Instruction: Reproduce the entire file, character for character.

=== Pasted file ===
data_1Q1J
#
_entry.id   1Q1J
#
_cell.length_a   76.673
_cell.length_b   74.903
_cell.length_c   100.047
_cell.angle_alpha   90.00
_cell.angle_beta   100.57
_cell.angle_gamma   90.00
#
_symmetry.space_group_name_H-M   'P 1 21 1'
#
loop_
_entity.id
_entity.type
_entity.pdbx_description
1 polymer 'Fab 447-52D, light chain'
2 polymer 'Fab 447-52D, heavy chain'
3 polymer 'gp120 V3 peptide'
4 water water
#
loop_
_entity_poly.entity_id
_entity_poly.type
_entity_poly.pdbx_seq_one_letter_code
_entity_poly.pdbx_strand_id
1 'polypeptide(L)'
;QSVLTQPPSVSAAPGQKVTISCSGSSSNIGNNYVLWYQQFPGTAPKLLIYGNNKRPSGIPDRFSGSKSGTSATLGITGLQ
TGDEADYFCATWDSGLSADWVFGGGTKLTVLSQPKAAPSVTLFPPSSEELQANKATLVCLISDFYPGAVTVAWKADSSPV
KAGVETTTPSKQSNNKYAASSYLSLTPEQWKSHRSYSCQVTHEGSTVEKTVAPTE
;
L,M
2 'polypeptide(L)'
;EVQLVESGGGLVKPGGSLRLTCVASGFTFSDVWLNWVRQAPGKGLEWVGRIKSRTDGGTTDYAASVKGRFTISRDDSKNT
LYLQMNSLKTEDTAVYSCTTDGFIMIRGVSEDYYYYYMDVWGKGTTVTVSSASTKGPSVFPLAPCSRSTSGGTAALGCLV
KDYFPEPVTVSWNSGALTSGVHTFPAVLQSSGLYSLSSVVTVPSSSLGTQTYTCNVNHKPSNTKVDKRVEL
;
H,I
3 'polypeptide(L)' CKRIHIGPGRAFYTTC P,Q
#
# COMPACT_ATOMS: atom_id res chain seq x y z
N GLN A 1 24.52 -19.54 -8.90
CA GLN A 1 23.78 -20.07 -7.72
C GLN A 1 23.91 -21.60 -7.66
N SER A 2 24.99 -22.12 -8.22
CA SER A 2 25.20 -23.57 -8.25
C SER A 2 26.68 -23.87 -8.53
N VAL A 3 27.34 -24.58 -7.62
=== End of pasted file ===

data_1Q1J
#
_entry.id   1Q1J
#
_cell.length_a   76.673
_cell.length_b   74.903
_cell.length_c   100.047
_cell.angle_alpha   90.00
_cell.angle_beta   100.57
_cell.angle_gamma   90.00
#
_symmetry.space_group_name_H-M   'P 1 21 1'
#
loop_
_entity.id
_entity.type
_entity.pdbx_description
1 polymer 'Fab 447-52D, light chain'
2 polymer 'Fab 447-52D, heavy chain'
3 polymer 'gp120 V3 peptide'
4 water water
#
loop_
_entity_poly.entity_id
_entity_poly.type
_entity_poly.pdbx_seq_one_letter_code
_entity_poly.pdbx_strand_id
1 'polypeptide(L)'
;QSVLTQPPSVSAAPGQKVTISCSGSSSNIGNNYVLWYQQFPGTAPKLLIYGNNKRPSGIPDRFSGSKSGTSATLGITGLQ
TGDEADYFCATWDSGLSADWVFGGGTKLTVLSQPKAAPSVTLFPPSSEELQANKATLVCLISDFYPGAVTVAWKADSSPV
KAGVETTTPSKQSNNKYAASSYLSLTPEQWKSHRSYSCQVTHEGSTVEKTVAPTE
;
L,M
2 'polypeptide(L)'
;EVQLVESGGGLVKPGGSLRLTCVASGFTFSDVWLNWVRQAPGKGLEWVGRIKSRTDGGTTDYAASVKGRFTISRDDSKNT
LYLQMNSLKTEDTAVYSCTTDGFIMIRGVSEDYYYYYMDVWGKGTTVTVSSASTKGPSVFPLAPCSRSTSGGTAALGCLV
KDYFPEPVTVSWNSGALTSGVHTFPAVLQSSGLYSLSSVVTVPSSSLGTQTYTCNVNHKPSNTKVDKRVEL
;
H,I
3 'polypeptide(L)' CKRIHIGPGRAFYTTC P,Q
#
# COMPACT_ATOMS: atom_id res chain seq x y z
N GLN A 1 24.52 -19.54 -8.90
CA GLN A 1 23.78 -20.07 -7.72
C GLN A 1 23.91 -21.60 -7.66
N SER A 2 24.99 -22.12 -8.22
CA SER A 2 25.20 -23.57 -8.25
C SER A 2 26.68 -23.87 -8.53
N VAL A 3 27.34 -24.58 -7.62